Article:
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Title: Shelley and the revolutionary sublime
Author: Duffy, C.
Awarding Body: University of Cambridge
Current Institution: University of Cambridge
Date of Award: 2001
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Abstract:
The dissertation explores the relationship between the sublime and the revolutionary in Shelley's work. It rejects conventional attempts to locate Shelley's interest in the natural sublime within a perceived movement away from radical empiricism towards an increasingly apolitical philosophical idealism, and disputes the historical validity of reading that interest alongside Immanuel Kant's Critique of Judgement (Leighton, Endo). Shelley's interest in natural grandeur is rather read as an engagement with the eighteenth-century British discourse on the natural sublime. More precisely, the dissertation argues that Shelley was concerned to revise the conventional, pious and theistic configuration of that discourse along politically radical and epistemologically sceptical lines, and documents the history of this concern in his oeuvre. Shelley's engagement with the discourse on the sublime was premised, it is argued, upon the notion of a 'wise' or educated imagination, an imagination 'considerably tinctured with science and enlarged by cultivation' (A Refutation of Deism). Such an imagination reads the landscape of the natural sublime not as evidence of God's immanent presence in creation, but as exhibiting systematic natural processes which expose the artificiality - the un-naturalness - of the current political order. A major corollary of the dissertation, then, is the claim that the concept of the 'legislating' imagination that informs Shelley's Defence of Poetry was worked out - and can only be fully understood - within the context of a lifelong engagement with the discourse on the sublime. However the dissertation also shows that Shelley's engagement with the discourse on the sublime was far from unambiguously successful. Conversely, it traces the highly problematic intersection of that engagement with Shelley's ostensibly gradualist politics. Shelley's early qualms about the political affiliations of extreme affect quickly gave way to a confidence in the political potency of the 'cultivated imagination'.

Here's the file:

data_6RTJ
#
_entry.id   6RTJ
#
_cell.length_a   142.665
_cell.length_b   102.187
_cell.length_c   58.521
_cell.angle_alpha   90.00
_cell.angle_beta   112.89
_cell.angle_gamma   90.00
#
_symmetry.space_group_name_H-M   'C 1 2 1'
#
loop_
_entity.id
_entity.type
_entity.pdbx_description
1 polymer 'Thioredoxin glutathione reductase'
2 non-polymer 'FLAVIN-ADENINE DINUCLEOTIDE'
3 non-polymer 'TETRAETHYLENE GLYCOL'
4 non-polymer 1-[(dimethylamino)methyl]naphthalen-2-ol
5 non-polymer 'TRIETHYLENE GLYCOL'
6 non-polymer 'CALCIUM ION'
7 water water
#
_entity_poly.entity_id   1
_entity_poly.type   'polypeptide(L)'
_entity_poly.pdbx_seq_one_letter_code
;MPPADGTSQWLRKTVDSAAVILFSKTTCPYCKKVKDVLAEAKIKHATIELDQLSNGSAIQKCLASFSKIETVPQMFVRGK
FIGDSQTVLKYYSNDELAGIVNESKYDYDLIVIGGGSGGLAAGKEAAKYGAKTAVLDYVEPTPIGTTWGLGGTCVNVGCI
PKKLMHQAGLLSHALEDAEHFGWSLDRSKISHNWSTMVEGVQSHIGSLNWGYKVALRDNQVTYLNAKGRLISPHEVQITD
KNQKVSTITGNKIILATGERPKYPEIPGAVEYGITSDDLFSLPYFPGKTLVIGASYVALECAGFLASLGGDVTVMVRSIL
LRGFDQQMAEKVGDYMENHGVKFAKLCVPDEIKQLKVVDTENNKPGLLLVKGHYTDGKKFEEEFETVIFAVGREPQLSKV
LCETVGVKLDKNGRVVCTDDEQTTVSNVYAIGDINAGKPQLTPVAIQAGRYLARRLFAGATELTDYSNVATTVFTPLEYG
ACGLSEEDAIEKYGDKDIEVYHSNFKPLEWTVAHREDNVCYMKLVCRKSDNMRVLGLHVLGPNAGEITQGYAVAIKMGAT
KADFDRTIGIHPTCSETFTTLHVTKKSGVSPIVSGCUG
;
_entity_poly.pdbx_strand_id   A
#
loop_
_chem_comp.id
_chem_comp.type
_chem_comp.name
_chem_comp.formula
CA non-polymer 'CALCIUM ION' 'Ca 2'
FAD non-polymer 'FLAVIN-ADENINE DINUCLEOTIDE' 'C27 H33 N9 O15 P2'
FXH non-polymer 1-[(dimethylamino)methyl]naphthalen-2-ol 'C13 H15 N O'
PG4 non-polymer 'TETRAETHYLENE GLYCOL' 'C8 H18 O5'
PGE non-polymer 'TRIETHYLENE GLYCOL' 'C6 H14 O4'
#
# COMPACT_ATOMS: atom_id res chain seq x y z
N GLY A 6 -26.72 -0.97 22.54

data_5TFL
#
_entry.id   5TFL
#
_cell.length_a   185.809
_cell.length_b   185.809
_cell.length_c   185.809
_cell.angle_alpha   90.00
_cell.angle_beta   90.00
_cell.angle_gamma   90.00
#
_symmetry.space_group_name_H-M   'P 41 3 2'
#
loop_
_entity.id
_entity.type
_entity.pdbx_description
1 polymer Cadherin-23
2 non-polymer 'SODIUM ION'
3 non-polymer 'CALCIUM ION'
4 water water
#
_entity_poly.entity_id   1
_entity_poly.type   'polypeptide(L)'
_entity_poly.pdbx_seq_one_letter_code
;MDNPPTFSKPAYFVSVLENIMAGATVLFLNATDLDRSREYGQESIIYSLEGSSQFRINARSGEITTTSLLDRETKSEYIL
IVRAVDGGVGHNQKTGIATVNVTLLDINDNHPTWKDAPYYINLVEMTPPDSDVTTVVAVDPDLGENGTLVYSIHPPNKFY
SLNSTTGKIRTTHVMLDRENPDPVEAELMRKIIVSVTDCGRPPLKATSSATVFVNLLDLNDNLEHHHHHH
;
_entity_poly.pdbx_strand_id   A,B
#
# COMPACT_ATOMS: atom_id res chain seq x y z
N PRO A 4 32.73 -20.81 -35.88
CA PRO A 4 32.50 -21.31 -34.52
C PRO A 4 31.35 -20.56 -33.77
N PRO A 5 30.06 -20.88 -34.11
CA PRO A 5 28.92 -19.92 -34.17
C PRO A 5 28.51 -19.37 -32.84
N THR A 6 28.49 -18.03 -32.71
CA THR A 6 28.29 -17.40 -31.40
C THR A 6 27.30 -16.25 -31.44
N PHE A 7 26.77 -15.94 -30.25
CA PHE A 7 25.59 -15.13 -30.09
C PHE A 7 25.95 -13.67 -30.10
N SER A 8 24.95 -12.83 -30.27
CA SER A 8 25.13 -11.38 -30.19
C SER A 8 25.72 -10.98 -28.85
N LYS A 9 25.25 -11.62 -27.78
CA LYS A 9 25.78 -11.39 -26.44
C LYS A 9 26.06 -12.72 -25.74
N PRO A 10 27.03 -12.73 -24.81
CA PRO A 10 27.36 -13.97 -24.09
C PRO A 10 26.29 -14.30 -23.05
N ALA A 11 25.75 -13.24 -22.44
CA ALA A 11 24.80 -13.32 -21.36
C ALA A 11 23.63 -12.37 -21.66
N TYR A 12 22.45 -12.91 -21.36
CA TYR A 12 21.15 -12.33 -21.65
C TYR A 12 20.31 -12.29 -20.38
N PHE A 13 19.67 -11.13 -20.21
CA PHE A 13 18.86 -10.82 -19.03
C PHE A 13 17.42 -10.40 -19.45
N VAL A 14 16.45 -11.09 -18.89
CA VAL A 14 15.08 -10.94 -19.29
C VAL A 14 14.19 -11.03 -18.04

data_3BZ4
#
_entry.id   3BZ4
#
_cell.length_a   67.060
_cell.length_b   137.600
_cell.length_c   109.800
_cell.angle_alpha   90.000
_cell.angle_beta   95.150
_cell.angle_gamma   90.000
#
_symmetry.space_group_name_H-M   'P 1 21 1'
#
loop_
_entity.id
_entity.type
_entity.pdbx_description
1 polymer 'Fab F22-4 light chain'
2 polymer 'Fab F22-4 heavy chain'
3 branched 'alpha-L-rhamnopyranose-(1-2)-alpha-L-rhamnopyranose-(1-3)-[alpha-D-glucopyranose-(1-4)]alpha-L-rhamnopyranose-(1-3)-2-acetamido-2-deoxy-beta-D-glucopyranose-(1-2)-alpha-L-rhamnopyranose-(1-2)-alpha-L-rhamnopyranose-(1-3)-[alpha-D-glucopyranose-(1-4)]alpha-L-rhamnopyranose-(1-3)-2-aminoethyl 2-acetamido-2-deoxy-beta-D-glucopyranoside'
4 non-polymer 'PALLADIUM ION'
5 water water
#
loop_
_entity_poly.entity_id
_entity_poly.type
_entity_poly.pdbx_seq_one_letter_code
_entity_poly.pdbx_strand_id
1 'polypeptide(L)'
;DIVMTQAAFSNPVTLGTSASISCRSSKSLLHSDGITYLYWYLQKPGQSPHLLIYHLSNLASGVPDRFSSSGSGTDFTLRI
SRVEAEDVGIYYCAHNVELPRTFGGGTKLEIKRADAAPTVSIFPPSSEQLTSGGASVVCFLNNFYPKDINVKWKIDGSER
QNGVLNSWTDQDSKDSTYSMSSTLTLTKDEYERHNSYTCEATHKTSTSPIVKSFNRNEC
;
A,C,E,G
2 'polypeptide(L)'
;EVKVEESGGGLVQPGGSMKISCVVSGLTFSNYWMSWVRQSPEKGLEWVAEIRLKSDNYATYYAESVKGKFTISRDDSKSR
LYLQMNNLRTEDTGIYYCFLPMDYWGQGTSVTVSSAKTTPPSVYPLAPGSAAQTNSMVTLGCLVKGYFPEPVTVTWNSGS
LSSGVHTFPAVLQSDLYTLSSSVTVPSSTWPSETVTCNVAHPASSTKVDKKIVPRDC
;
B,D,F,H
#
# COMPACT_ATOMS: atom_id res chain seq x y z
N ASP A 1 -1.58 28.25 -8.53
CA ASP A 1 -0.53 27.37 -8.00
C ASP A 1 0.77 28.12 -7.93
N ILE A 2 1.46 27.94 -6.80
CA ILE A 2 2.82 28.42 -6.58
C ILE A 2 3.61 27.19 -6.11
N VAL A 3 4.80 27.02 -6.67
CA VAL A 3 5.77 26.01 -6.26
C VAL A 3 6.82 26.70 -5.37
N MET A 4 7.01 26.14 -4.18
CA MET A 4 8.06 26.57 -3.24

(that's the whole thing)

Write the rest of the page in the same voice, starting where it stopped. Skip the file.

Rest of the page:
Supervisor: Not available Sponsor: Not available
Qualification Name: Thesis (Ph.D.) Qualification Level: Doctoral
EThOS ID: uk.bl.ethos.598671  DOI: Not available
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